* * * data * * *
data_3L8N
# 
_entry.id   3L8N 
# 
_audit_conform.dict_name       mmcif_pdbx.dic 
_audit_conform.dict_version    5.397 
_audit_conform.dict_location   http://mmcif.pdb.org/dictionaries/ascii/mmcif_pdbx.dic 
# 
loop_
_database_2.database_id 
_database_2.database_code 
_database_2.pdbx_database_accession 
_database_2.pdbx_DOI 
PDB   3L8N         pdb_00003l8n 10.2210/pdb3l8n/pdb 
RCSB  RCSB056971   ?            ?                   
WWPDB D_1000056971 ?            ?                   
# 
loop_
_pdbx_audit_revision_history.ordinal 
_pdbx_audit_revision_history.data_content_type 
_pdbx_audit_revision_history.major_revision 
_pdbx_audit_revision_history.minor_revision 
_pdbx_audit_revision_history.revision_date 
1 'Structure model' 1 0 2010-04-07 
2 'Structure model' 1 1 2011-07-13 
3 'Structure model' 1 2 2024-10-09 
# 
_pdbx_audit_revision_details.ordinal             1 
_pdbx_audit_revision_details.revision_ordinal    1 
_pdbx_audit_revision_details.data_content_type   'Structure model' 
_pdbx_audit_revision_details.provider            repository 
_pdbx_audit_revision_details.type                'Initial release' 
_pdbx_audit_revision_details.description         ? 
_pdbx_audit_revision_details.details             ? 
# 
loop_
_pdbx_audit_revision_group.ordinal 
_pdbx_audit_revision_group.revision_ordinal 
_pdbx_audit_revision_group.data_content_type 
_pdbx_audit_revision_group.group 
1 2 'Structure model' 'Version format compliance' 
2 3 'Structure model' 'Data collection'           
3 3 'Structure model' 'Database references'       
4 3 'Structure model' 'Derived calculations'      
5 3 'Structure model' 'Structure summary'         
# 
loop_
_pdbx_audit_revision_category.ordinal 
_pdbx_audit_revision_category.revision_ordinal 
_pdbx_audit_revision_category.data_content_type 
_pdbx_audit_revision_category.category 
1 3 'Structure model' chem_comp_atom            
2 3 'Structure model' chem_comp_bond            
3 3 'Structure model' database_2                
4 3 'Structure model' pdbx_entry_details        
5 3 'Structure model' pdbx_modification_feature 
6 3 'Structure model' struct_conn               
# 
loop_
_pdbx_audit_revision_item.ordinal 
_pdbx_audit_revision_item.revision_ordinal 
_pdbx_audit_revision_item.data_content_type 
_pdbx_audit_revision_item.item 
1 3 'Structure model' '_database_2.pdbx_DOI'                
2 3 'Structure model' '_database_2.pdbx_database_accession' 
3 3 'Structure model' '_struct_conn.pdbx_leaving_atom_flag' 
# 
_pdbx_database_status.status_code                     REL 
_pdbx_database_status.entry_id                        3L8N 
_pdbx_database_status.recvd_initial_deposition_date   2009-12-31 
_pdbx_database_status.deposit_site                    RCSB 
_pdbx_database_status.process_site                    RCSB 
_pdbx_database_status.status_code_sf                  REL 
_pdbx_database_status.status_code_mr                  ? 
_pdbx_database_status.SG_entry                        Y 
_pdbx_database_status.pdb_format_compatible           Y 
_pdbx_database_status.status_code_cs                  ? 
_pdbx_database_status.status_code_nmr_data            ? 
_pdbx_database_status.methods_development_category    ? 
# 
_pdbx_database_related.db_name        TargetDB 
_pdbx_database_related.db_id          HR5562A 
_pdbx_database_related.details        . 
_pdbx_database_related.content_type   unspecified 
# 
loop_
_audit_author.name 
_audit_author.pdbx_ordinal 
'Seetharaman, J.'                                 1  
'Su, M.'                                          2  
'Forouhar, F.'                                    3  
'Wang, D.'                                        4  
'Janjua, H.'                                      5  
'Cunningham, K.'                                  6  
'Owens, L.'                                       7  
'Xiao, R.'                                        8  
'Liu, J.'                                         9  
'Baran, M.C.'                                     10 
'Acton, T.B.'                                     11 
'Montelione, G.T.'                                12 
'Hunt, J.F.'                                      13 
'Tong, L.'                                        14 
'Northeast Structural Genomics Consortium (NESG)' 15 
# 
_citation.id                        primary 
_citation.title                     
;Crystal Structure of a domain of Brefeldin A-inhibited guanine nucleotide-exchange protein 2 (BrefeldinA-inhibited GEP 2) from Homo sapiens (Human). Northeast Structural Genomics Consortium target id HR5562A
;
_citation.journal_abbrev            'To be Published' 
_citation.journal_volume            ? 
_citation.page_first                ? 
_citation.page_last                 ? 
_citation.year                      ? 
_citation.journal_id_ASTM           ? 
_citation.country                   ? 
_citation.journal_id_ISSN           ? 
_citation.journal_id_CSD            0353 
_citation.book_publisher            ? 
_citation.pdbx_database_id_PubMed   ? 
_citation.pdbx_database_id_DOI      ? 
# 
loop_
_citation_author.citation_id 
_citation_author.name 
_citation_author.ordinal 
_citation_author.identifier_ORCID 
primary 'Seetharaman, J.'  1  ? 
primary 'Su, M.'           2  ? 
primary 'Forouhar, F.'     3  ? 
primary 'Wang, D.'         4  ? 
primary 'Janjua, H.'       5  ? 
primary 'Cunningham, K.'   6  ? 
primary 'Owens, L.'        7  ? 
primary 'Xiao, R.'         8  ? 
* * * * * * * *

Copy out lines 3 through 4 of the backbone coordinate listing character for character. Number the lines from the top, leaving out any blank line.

_entry.id   3L8N 
# 